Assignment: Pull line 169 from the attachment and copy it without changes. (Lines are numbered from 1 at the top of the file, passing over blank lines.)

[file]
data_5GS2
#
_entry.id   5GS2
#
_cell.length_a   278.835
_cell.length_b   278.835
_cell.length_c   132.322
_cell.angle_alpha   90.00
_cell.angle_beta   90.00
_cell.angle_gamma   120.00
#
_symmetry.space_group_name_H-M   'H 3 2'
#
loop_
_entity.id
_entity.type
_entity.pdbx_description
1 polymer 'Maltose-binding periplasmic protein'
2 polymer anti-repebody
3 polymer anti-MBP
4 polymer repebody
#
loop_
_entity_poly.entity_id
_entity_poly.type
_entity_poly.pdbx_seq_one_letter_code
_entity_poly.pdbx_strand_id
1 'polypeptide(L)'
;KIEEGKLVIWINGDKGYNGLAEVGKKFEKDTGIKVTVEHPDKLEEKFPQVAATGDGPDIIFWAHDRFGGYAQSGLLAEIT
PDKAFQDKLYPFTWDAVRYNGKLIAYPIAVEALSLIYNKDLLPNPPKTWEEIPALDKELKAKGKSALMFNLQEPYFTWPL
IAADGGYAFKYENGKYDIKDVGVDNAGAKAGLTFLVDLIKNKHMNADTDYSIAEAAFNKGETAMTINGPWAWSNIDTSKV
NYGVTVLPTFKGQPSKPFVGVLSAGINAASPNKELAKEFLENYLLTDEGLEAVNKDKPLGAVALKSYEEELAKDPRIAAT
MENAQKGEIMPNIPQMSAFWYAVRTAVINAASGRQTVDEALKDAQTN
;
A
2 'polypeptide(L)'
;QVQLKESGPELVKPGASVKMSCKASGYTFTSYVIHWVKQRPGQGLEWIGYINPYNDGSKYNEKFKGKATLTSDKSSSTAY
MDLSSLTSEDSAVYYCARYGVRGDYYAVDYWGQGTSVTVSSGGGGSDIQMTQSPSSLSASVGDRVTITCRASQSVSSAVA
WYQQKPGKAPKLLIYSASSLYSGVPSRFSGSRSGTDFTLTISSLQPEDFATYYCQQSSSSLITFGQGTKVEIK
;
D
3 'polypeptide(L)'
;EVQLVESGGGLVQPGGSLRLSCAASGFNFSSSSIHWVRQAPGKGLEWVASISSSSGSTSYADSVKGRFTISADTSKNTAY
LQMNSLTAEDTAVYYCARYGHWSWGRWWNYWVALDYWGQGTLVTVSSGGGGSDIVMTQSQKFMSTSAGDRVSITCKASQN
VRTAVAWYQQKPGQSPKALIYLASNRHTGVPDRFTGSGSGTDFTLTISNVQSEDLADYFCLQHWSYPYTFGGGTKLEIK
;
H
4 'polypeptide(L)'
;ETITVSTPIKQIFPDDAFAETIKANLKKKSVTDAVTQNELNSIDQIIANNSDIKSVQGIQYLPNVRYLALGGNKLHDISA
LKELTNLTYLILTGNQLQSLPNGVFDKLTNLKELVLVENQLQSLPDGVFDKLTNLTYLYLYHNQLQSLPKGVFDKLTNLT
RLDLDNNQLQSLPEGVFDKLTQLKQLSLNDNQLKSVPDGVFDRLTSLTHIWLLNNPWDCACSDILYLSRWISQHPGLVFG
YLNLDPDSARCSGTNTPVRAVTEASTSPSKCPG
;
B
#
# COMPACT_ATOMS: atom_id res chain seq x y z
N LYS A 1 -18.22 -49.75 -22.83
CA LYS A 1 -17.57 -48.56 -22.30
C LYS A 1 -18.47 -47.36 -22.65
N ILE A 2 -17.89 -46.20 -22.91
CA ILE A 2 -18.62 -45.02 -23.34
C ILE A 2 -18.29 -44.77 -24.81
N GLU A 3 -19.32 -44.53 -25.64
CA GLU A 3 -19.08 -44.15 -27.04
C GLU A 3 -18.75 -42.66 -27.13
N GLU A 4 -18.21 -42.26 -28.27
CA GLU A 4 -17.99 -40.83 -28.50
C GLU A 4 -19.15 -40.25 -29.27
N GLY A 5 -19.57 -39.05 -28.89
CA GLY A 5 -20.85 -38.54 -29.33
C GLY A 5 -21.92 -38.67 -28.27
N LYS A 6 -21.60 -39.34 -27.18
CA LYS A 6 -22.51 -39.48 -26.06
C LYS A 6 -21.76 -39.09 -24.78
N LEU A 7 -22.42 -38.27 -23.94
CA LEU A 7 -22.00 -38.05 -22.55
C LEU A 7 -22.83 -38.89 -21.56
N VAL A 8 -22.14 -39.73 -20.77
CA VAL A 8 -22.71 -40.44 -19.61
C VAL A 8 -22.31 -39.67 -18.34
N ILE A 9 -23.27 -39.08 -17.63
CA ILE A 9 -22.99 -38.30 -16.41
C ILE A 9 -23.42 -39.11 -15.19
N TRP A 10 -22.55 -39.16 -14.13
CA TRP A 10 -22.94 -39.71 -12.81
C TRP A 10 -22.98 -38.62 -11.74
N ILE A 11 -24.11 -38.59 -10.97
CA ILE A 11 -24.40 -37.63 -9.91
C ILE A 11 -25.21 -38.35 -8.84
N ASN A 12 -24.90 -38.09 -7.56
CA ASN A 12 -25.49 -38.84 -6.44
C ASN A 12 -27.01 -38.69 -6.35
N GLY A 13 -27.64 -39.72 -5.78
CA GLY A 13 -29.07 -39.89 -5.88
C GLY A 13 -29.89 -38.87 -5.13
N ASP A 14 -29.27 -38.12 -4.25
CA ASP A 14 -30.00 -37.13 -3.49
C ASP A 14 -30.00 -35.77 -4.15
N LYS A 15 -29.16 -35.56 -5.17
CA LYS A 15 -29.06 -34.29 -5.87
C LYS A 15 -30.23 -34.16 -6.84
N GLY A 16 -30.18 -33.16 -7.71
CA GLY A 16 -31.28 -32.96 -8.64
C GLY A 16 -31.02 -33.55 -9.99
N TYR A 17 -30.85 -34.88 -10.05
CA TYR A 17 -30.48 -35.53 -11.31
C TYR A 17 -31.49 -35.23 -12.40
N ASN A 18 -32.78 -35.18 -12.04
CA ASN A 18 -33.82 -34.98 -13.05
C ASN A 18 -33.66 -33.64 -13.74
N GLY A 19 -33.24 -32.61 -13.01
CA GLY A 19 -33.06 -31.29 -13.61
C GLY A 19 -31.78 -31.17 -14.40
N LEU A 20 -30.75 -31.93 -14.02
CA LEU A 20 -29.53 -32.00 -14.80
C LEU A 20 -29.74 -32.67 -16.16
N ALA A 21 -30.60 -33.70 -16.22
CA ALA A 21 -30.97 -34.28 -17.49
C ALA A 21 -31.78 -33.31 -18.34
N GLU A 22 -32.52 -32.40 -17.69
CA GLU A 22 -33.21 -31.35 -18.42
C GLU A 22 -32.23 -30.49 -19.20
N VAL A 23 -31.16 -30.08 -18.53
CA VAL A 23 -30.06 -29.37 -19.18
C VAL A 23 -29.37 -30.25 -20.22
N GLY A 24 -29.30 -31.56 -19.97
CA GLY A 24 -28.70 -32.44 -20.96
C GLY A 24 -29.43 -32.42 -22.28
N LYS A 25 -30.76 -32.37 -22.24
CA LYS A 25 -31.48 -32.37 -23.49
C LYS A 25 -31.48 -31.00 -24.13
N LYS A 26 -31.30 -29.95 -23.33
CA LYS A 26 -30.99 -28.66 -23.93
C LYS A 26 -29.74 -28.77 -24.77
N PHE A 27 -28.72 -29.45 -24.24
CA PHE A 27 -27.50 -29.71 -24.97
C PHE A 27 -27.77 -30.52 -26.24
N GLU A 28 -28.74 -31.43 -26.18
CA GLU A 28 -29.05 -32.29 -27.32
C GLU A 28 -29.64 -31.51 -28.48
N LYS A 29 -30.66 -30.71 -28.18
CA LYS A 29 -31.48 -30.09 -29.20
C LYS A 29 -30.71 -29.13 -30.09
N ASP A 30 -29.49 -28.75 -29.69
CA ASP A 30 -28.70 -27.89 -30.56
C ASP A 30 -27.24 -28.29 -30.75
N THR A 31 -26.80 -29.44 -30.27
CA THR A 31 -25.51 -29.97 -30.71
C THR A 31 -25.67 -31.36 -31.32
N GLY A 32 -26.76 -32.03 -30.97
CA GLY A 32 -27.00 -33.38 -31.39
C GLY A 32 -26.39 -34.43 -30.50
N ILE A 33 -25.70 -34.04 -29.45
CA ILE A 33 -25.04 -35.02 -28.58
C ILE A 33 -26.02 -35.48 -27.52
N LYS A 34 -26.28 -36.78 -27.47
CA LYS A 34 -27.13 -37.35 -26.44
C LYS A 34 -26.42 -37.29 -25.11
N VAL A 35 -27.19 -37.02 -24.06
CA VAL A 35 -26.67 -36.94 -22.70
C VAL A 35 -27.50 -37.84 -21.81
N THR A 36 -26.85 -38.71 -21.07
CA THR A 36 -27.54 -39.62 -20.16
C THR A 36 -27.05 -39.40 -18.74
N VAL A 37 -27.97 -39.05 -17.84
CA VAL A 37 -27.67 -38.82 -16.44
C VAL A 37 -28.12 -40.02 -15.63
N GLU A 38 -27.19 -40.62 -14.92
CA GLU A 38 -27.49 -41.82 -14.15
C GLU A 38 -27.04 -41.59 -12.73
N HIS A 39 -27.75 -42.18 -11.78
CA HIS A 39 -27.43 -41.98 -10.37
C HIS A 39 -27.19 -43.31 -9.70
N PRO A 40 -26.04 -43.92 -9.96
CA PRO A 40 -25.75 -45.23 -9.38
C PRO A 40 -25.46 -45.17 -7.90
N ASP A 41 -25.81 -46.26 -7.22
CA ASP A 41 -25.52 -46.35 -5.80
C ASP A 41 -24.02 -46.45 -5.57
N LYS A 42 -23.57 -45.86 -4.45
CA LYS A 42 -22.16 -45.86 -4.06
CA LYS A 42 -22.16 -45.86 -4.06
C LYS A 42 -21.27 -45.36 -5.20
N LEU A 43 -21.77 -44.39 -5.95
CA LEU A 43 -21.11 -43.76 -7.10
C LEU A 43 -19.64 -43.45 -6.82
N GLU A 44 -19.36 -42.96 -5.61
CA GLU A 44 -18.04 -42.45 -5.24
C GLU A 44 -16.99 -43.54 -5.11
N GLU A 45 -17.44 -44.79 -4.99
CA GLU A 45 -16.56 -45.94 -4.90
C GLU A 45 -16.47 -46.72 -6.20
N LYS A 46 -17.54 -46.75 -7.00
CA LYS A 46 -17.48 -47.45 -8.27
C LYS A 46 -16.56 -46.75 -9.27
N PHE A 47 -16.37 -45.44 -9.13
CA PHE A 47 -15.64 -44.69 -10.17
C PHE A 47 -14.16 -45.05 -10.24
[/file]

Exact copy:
CA GLU A 38 -27.49 -41.82 -14.15